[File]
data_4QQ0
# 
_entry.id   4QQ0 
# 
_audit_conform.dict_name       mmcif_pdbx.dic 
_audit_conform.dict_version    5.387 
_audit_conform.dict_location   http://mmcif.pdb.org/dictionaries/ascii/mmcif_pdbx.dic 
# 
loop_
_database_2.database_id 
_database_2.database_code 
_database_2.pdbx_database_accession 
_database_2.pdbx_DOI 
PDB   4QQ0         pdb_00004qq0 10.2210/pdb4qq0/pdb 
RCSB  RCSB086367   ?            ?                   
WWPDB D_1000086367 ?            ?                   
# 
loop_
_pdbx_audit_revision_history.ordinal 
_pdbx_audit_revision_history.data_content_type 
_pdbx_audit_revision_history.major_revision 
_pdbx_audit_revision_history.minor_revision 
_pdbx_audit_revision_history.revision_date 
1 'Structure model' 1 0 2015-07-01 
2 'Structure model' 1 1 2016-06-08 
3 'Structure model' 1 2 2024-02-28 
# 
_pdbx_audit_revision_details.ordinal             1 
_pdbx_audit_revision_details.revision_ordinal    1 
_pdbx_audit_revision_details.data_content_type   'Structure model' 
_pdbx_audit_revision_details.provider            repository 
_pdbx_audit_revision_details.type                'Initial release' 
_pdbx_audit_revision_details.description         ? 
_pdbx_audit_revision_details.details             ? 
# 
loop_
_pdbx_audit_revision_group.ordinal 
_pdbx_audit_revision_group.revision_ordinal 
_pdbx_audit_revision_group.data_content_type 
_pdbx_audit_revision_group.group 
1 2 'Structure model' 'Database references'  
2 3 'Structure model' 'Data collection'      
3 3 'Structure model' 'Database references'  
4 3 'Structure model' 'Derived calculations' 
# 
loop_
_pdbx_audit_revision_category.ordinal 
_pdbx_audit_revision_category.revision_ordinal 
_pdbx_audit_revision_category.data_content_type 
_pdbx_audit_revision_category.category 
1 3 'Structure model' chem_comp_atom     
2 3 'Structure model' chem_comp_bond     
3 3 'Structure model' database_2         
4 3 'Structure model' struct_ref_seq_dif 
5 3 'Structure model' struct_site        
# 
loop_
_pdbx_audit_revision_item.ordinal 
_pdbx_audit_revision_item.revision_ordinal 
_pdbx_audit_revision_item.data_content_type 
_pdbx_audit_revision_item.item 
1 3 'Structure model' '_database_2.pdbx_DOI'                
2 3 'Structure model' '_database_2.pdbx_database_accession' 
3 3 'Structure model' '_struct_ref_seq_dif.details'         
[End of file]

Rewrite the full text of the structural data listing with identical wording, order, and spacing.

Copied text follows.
data_4QQ0
# 
_entry.id   4QQ0 
# 
_audit_conform.dict_name       mmcif_pdbx.dic 
_audit_conform.dict_version    5.387 
_audit_conform.dict_location   http://mmcif.pdb.org/dictionaries/ascii/mmcif_pdbx.dic 
# 
loop_
_database_2.database_id 
_database_2.database_code 
_database_2.pdbx_database_accession 
_database_2.pdbx_DOI 
PDB   4QQ0         pdb_00004qq0 10.2210/pdb4qq0/pdb 
RCSB  RCSB086367   ?            ?                   
WWPDB D_1000086367 ?            ?                   
# 
loop_
_pdbx_audit_revision_history.ordinal 
_pdbx_audit_revision_history.data_content_type 
_pdbx_audit_revision_history.major_revision 
_pdbx_audit_revision_history.minor_revision 
_pdbx_audit_revision_history.revision_date 
1 'Structure model' 1 0 2015-07-01 
2 'Structure model' 1 1 2016-06-08 
3 'Structure model' 1 2 2024-02-28 
# 
_pdbx_audit_revision_details.ordinal             1 
_pdbx_audit_revision_details.revision_ordinal    1 
_pdbx_audit_revision_details.data_content_type   'Structure model' 
_pdbx_audit_revision_details.provider            repository 
_pdbx_audit_revision_details.type                'Initial release' 
_pdbx_audit_revision_details.description         ? 
_pdbx_audit_revision_details.details             ? 
# 
loop_
_pdbx_audit_revision_group.ordinal 
_pdbx_audit_revision_group.revision_ordinal 
_pdbx_audit_revision_group.data_content_type 
_pdbx_audit_revision_group.group 
1 2 'Structure model' 'Database references'  
2 3 'Structure model' 'Data collection'      
3 3 'Structure model' 'Database references'  
4 3 'Structure model' 'Derived calculations' 
# 
loop_
_pdbx_audit_revision_category.ordinal 
_pdbx_audit_revision_category.revision_ordinal 
_pdbx_audit_revision_category.data_content_type 
_pdbx_audit_revision_category.category 
1 3 'Structure model' chem_comp_atom     
2 3 'Structure model' chem_comp_bond     
3 3 'Structure model' database_2         
4 3 'Structure model' struct_ref_seq_dif 
5 3 'Structure model' struct_site        
# 
loop_
_pdbx_audit_revision_item.ordinal 
_pdbx_audit_revision_item.revision_ordinal 
_pdbx_audit_revision_item.data_content_type 
_pdbx_audit_revision_item.item 
1 3 'Structure model' '_database_2.pdbx_DOI'                
2 3 'Structure model' '_database_2.pdbx_database_accession' 
3 3 'Structure model' '_struct_ref_seq_dif.details'         